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Imagine you get to spend a day on a perfect, private beach. The clear blue waves crash against the soft, pale sand. The sun beats down, and a cool breeze carries the scent of tropical flowers through the air.
Now imagine that same scene without any palm trees in the image. Does the mental scene feel incomplete as if it were the altered half of a “spot the difference” game?
Tall, magnificent palm trees are undoubtedly associated with beaches, but these beautiful trees don’t have to grow near sand and surf. They also dot the yards and line the roadways in many warmer regions. Even if you have palm trees as part of your home’s landscaping, they may still seem to possess an exotic nature.
Discover some fascinating facts about these towering trees. Below, we’ve answered questions people frequently wonder about palm trees.
Despite their hard, rough bark, palm trees have one weakness that limits where they can flourish. Most species will show signs of damage if they have to live through a single freezing night. However, palm trees are perfectly adapted to grow in hot and dry climates:
Surprisingly, Antarctica once featured the ideal conditions for growing palm trees. Scientists discovered this fact after drilling into the seafloor near the frozen continent. About 52 million years ago, Antarctica would have experienced warm ocean currents and high levels of carbon dioxide perfect for growing palm trees.
Scientists have identified about 2,600 species of palm trees (though some are actually shrubs or vines). Of those, only 11 or 12 are native to Florida. The notable native-to-Florida palms include the royal palm with its fanned-out, feathery leaves atop a trunk that has distinct green and brown sections. Another native species is the saw palmetto, which grows to about 7 to 10 feet in height but can live for over 500 years.
Coconuts are perhaps the most well-known staple taken from palm trees, which sometimes leads people to mistakenly assume that all palm trees grow coconuts-which aren’t even nuts. In truth, only one species grows these multi-layered fruits.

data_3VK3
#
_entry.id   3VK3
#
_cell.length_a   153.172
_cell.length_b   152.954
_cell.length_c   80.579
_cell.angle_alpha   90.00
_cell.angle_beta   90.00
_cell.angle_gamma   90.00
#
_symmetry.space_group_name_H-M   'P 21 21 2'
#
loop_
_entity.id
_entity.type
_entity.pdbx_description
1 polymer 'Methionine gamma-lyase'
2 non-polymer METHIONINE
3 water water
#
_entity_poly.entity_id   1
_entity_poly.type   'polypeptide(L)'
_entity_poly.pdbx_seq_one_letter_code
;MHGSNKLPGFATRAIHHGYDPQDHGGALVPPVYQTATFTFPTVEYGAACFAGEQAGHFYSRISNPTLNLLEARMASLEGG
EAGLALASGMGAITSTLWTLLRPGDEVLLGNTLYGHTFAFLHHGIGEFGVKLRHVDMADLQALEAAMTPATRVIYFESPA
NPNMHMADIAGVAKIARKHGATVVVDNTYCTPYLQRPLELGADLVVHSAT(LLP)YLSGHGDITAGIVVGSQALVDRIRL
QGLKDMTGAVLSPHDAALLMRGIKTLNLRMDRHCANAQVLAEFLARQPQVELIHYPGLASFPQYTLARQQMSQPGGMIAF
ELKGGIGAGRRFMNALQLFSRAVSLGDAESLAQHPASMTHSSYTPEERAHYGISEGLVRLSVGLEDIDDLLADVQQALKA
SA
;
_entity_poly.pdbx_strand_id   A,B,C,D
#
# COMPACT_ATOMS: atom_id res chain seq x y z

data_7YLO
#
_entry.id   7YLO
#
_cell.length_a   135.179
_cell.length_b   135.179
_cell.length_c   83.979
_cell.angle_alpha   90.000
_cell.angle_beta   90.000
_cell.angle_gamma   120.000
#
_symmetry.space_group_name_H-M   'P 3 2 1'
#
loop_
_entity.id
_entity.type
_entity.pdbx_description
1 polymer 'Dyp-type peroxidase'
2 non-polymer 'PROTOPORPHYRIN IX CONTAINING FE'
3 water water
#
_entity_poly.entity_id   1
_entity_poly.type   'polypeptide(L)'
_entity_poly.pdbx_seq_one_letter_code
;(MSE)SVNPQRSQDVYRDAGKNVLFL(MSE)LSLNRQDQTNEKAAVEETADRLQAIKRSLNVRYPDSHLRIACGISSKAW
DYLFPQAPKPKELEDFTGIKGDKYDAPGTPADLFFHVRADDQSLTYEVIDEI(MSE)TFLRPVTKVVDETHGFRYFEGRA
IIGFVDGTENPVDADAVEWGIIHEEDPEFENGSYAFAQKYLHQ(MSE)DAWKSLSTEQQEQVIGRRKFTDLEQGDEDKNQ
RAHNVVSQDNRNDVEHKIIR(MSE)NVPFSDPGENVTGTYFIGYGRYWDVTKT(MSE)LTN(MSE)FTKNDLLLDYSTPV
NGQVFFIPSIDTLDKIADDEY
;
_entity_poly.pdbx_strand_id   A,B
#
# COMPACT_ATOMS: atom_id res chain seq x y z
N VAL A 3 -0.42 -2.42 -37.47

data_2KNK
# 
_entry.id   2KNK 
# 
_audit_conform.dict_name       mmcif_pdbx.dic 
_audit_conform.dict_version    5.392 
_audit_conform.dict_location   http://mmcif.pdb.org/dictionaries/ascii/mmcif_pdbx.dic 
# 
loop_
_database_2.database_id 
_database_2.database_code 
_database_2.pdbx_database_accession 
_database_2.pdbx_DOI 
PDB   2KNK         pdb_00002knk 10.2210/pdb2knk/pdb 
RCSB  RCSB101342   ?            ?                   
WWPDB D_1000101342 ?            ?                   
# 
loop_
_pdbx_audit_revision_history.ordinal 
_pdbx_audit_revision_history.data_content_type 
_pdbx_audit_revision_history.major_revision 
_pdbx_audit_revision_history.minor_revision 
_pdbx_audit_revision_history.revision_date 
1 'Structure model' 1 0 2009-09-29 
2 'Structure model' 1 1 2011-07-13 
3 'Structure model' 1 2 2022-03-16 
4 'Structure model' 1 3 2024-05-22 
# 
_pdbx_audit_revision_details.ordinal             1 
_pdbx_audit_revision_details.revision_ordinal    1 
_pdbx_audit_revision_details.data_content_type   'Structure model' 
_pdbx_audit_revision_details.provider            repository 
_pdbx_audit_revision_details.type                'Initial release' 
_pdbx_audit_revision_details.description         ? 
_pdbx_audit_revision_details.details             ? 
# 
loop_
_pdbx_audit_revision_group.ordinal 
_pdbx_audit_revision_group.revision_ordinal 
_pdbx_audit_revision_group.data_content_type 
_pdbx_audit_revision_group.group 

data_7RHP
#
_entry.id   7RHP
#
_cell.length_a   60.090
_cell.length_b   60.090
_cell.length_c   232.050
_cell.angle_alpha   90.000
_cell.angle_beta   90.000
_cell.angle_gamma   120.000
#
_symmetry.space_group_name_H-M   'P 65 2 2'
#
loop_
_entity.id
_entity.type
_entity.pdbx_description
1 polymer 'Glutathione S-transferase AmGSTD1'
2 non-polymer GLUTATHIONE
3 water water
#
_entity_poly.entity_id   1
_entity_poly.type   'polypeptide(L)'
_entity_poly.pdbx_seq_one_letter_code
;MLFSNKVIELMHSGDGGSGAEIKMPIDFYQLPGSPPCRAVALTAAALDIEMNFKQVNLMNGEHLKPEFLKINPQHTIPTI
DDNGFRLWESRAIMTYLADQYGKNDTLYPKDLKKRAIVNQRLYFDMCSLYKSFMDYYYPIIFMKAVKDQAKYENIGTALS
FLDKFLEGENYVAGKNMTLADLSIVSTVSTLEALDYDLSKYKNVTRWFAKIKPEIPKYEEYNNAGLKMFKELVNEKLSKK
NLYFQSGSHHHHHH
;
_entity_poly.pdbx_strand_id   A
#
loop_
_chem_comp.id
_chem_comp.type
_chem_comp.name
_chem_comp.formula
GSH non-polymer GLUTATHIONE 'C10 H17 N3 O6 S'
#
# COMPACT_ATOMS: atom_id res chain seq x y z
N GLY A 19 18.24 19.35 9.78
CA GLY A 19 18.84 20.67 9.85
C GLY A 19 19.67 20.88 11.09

However, other species of palm trees do produce useful fruits. Most people are familiar with dates and açaí berries, both of which come from palm trees. Betel nuts and palm oil are also derived from this plant family. One species of palm tree even produces a fruit that tastes similar to a peach.
Palm trees cannot intentionally harm humans or animals, but some species do come with inherent dangers. For example, quite a few palm trees bear spines on their trunks. The spiniest palm trees are rarely planted in domestic yards or public areas, but you should hire an arborist when your slightly spiny palm trees need any trimming or pruning.
Another potential palm tree danger lies in teethed leaves. The sharp points on these leaves can cling to clothing or fur, and some are even sharp enough to cut. Avoid planting low-growing palm trees or shrubs with teethed leaves, particularly if you have children or pets that play in your yard.
As for tall palm trees, they can pose dangers if planted in places where their large leaves can fall and hit people or property. The same principle applies to coconut trees-this fruit sometimes weighs in at 50 pounds, making it quite damaging to whatever it hits when it falls.
Even in climates suitable for palm trees, these plants still require regular maintenance. Fortunately, if you plant the appropriate palms for your temperate zone and care for your trees, they can thrive and look picturesque.
Regular palm tree maintenance should include the following steps:
If you have trouble caring for your tree, consult with an arborist. Pete and Ron’s Tree Service offers tree trimming services that can help you maintain your palm trees and enjoy the beauty and shade they provide.